Because every service and every component, and every branch contributes to those operations. COIN is the same way. I think this is counter-intuitive but if we want COIN to be equal to Major Combat Operations then we should NOT have a single proponent because once we do that we allow abdication of responsibility for it to studied and practiced by all the organizations that are not the proponent.
One of the problems I think we have with Foreign Internal Defense (FID) (and we should acknowledge that COIN is a part of FID but that is another discussion) has been that the Nunn-Cohen act established FID as a SOF Core mission in the law. Because of that there is a perception that FID is a SOF exclusive mission when in fact all services have always participated in FID in a variety of ways. But because FID is perceived as a SOF core mission few outside of SOF have given it much thought. And the same will be true (and has been true) of COIN. No one really gave it much thought until post 2003 (except those of us who have been practicing it and studying it for many years before) Now COIN has become the new popular "shiny toy" to chase after and there are many that want to jump on the band wagon and as we have seen recreate the wheel. Let's be frank, there is very little in the COIN realm that we are doing or trying that hasn't been done or tried before. It is a question of understanding the tools and organizations, and tactics, techniques, and procedures available combined with the proper assessment of conditions and then the correct application of those tools (and an understanding that we may not get it right the first time or achieve the effects we thought we wanted to achieve and we have to have the strength and confidence to get over such "failure" and adapt to complex and changing situations). We have people who think they are discovering something new when in fact as JFK said in 1961 it is "ancient in its origins"... but requiring ..."whole new kind of strategy".
We have to find the right balance of capabilities to conduct the full spectrum of operations. That is the hard task. If you want COIN to be on the same level with MCO (or perhaps not even on the same level, but on the right level with MCO) then it is going to require OSD, JCS, and Service direction and putting the right emphasis on it in our education and training systems and in our doctrine and force structure development and personnel assignment systems. No one proponent can achieve that across the services. Too often we equate COIN and FID with simply train, advise, and assist and we want to establish a school for training advisers and we think that that will answer the mail on COIN, FID, etc. But as we all know COIN is so much more than just training and advising indigenous forces. But by giving proponency to one service or agency we will never get buy in from all the services and agencies that need to conduct it. The feeling will be I am glad that service or agency had the rose pinned on them, now I don't have to worry about it. But COIN (and FID) is too important to leave it to a single proponent.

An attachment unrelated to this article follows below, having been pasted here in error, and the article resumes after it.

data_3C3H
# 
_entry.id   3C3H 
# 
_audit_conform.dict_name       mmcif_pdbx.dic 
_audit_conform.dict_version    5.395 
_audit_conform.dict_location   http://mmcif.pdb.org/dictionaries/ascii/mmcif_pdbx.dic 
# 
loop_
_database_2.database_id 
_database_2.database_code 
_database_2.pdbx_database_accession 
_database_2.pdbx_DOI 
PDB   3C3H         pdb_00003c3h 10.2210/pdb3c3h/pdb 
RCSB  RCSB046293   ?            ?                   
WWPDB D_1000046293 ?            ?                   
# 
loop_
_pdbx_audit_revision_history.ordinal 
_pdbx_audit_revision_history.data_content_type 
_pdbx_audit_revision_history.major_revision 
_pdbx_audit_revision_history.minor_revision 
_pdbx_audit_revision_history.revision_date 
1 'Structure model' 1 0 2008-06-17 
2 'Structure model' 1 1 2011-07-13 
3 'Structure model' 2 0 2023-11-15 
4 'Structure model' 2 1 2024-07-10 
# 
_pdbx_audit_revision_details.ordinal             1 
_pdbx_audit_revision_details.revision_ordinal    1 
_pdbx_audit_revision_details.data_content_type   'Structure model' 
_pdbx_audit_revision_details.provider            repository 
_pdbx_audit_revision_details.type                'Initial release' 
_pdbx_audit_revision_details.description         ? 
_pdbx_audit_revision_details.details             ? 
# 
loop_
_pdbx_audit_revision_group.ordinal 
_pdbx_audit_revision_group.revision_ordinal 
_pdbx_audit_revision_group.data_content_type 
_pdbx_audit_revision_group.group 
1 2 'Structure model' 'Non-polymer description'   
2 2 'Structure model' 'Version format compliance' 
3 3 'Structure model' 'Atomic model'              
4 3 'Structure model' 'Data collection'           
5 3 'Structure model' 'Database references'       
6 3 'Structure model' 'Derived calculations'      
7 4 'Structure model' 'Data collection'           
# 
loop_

And then I would take issue with the people we are fighting the COIN fight in Iraq and Afghanistan and that we have to win. We should not be fighting two active insurgencies as if we are the main effort. We have to be the supporting effort or the country in which we are conducting those supporting operations will never achieve success. We have to get out of the mindset of achieving US success. Our interests will be not achieved unless our friend, partner, or ally is successful in defeating its threats or eradicating the conditions that cause those threats to emerge. The Afghans and Iraqis have to win (it remains our responsibility to help them win but it is no longer our fight to win -- we did that in 2001 in Afghanistan and in 2003 in Iraq).
It would be better stated that we are supporting COIN operations of friends, partner, and allies by conducting Combat FID in 2 countries of one theater (Iraq and Afghanistan) and we are conducting Direct FID in multiple other countries/regions (e.g., Colombia, Philippines, Trans-Sahel, Horn of Africa, etc) and we are conducting Indirect FID (security assistance, IMET, training or MTTs, small unit exchanges or partner to partner/military to military engagement all to help build capacity of friends partners and allies) ideally to help prevent an insurgency, or terrorism, or internal instability, or trans-regional threats, or ungoverned spaces. We have the doctrine, we have the tools and organizations, we have the people and even the expertise. What I think is really lacking is not a proponent but a real strategy that will determine the end(s) or at least the objectives we are trying to achieve globally, regionally, and even on a country by country basis (a Theater Security Cooperation Plan??) then application of our resources in ways to achieve those ends. A strategy is the key to bringing all this together in my humble opinion.